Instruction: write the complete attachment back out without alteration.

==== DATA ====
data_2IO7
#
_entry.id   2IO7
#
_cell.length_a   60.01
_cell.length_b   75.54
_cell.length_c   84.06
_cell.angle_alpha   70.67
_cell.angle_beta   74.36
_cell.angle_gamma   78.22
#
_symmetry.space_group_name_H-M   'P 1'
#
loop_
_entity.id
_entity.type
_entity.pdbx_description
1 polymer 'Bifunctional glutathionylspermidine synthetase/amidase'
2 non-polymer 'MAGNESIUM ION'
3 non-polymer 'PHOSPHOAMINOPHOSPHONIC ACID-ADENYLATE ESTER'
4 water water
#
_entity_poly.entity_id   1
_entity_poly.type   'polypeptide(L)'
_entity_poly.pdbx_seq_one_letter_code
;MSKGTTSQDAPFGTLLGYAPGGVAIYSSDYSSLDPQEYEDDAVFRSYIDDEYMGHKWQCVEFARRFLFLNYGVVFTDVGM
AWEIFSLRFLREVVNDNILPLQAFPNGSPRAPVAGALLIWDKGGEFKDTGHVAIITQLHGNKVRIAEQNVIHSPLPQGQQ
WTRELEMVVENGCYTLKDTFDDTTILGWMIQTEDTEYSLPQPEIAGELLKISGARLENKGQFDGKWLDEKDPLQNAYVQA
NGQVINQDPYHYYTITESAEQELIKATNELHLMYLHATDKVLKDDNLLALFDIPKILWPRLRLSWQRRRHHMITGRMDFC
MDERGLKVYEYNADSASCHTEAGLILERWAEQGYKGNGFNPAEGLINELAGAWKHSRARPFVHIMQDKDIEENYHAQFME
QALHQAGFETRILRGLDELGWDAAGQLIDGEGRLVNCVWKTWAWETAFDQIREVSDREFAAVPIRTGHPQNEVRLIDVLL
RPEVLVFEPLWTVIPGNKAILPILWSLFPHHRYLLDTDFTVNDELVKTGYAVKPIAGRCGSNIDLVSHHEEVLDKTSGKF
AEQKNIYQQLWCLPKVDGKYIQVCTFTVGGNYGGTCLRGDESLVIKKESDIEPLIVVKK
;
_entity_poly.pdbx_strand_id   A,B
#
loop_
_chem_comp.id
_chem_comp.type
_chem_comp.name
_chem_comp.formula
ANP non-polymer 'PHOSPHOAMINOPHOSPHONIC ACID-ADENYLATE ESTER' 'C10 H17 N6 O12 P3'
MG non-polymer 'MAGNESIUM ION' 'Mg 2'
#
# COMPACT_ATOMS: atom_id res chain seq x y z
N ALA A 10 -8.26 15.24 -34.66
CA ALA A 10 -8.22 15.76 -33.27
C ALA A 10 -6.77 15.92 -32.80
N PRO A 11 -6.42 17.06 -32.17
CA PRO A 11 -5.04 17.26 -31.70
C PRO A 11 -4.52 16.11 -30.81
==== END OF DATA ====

data_2IO7
#
_entry.id   2IO7
#
_cell.length_a   60.01
_cell.length_b   75.54
_cell.length_c   84.06
_cell.angle_alpha   70.67
_cell.angle_beta   74.36
_cell.angle_gamma   78.22
#
_symmetry.space_group_name_H-M   'P 1'
#
loop_
_entity.id
_entity.type
_entity.pdbx_description
1 polymer 'Bifunctional glutathionylspermidine synthetase/amidase'
2 non-polymer 'MAGNESIUM ION'
3 non-polymer 'PHOSPHOAMINOPHOSPHONIC ACID-ADENYLATE ESTER'
4 water water
#
_entity_poly.entity_id   1
_entity_poly.type   'polypeptide(L)'
_entity_poly.pdbx_seq_one_letter_code
;MSKGTTSQDAPFGTLLGYAPGGVAIYSSDYSSLDPQEYEDDAVFRSYIDDEYMGHKWQCVEFARRFLFLNYGVVFTDVGM
AWEIFSLRFLREVVNDNILPLQAFPNGSPRAPVAGALLIWDKGGEFKDTGHVAIITQLHGNKVRIAEQNVIHSPLPQGQQ
WTRELEMVVENGCYTLKDTFDDTTILGWMIQTEDTEYSLPQPEIAGELLKISGARLENKGQFDGKWLDEKDPLQNAYVQA
NGQVINQDPYHYYTITESAEQELIKATNELHLMYLHATDKVLKDDNLLALFDIPKILWPRLRLSWQRRRHHMITGRMDFC
MDERGLKVYEYNADSASCHTEAGLILERWAEQGYKGNGFNPAEGLINELAGAWKHSRARPFVHIMQDKDIEENYHAQFME
QALHQAGFETRILRGLDELGWDAAGQLIDGEGRLVNCVWKTWAWETAFDQIREVSDREFAAVPIRTGHPQNEVRLIDVLL
RPEVLVFEPLWTVIPGNKAILPILWSLFPHHRYLLDTDFTVNDELVKTGYAVKPIAGRCGSNIDLVSHHEEVLDKTSGKF
AEQKNIYQQLWCLPKVDGKYIQVCTFTVGGNYGGTCLRGDESLVIKKESDIEPLIVVKK
;
_entity_poly.pdbx_strand_id   A,B
#
loop_
_chem_comp.id
_chem_comp.type
_chem_comp.name
_chem_comp.formula
ANP non-polymer 'PHOSPHOAMINOPHOSPHONIC ACID-ADENYLATE ESTER' 'C10 H17 N6 O12 P3'
MG non-polymer 'MAGNESIUM ION' 'Mg 2'
#
# COMPACT_ATOMS: atom_id res chain seq x y z
N ALA A 10 -8.26 15.24 -34.66
CA ALA A 10 -8.22 15.76 -33.27
C ALA A 10 -6.77 15.92 -32.80
N PRO A 11 -6.42 17.06 -32.17
CA PRO A 11 -5.04 17.26 -31.70
C PRO A 11 -4.52 16.11 -30.81